With Every Serene Snowfall
I stare outside, at the endless snow-blanketed fields, glistening with the shimmer of a thousand suns. The world is white, yet I feel surrounded by color. The air is suffused with wintry frost, yet I feel warm. Outside, I see no sign of life—no leaves hugging the bark of the trees, no birds gliding with the breeze—yet rejuvenation comes with my every breath, my every thought. How can such a scene breed such paradoxical emotions? How can an entity as simple as snow remind us of Earth’s enormity, of our humbling microscopic nature?
It may seem odd, but the snow reminds me of kindness. There is a certain inexplicably magical quality about it that accentuates the triumph of the human spirit. Perhaps because like genuine connection and sympathy and compassion, it beautifies everything it covers, brightening every caressed morsel of ground. When I stare at the whiteness of the world before me, I am again reminded that the most breathtaking quality a person can possess is not one that can be measured by a scale or examination, but by every tiny act of selfless goodwill.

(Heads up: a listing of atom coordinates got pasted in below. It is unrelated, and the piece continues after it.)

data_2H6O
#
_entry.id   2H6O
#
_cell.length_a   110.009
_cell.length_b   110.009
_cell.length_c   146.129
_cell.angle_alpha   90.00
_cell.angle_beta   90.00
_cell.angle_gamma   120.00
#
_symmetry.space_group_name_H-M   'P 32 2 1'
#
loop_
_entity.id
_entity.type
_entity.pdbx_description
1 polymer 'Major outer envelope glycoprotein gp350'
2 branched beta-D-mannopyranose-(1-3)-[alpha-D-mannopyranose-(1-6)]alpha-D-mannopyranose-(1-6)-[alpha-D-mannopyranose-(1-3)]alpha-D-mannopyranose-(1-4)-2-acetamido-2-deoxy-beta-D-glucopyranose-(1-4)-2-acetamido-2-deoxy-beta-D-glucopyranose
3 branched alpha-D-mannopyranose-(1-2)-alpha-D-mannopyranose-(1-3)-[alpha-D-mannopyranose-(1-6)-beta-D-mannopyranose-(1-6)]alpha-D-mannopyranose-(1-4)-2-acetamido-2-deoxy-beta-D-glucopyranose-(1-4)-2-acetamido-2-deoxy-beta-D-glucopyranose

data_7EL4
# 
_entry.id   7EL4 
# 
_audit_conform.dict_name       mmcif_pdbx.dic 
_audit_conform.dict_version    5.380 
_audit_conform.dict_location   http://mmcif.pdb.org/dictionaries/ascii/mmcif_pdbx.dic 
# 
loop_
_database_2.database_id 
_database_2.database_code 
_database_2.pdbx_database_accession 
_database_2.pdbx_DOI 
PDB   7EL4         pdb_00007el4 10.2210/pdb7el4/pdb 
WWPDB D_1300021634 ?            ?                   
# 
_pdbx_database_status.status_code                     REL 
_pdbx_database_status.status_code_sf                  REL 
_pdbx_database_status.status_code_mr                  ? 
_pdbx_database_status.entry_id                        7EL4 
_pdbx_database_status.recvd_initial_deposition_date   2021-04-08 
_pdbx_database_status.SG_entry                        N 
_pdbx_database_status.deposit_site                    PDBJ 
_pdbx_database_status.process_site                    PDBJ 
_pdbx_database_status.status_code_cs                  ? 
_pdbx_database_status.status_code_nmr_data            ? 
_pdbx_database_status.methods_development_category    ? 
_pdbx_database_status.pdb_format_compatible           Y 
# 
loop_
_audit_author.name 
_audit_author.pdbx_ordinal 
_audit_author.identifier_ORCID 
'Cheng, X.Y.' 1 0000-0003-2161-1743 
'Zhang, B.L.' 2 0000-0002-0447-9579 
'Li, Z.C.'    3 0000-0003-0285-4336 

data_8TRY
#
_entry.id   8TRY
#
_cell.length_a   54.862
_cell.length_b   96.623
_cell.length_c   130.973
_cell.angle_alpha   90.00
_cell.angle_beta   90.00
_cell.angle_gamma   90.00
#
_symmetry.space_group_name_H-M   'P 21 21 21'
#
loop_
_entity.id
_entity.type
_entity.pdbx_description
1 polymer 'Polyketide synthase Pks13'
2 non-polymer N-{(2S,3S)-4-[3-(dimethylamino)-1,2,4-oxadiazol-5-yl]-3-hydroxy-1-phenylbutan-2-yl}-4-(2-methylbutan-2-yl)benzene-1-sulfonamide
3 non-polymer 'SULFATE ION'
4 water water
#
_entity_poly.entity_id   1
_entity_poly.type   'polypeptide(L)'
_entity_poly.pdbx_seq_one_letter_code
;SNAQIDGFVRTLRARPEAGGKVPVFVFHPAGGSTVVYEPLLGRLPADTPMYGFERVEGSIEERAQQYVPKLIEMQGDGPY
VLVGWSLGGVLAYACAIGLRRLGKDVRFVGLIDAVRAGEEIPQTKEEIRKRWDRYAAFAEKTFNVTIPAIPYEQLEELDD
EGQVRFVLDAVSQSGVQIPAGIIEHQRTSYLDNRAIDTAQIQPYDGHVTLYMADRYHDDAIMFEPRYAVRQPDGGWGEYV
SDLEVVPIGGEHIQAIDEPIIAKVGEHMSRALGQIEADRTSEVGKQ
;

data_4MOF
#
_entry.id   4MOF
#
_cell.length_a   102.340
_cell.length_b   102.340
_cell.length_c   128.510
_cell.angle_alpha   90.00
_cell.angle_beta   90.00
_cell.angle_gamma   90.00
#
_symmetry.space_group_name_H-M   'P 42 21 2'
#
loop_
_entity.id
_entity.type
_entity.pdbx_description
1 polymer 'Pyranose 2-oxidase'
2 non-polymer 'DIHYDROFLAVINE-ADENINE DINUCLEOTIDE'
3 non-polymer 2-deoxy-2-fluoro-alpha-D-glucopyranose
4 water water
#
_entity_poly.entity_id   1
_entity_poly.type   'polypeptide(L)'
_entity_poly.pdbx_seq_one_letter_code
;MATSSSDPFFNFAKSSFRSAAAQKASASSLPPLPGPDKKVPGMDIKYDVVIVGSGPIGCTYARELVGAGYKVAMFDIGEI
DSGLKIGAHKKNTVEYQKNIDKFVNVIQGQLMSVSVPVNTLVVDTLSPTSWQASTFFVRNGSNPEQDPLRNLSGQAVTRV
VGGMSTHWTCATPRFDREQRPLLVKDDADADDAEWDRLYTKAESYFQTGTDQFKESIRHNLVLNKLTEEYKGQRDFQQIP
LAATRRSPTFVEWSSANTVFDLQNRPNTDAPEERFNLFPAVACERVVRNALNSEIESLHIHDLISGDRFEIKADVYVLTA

It is so much more important to be beautiful internally than have the “perfect” figure. It is so much more important to see the world through the eyes of others than to make sure everyone understands exactly who you are. It is so much more important to give than to receive. It is so much more important to focus on the sparkle of the snow rather than the frigid cold that comes with it.
Let the snow be a reminder that happiness and contentment and wholeness, that the emotions that make life worth living, can be found in unexpected places, under the most unusual of circumstances. Let the snow show you that it is not an innate meaning that makes things come to life, but our perception of them. And use this newfound realization that your thoughts bring the inanimate to life as a vow to live everyday with a positive outlook, for it is not merely our experiences that shape our state of being, but our state of being that shapes our experiences.
Whether it is specifically in recovery or in the grand scheme of life, what will continue to keep us going even when obstacles rapidly consume our fuel is not an external source of energy, but these universal reminders that fall visibly to our feet with every serene snowfall.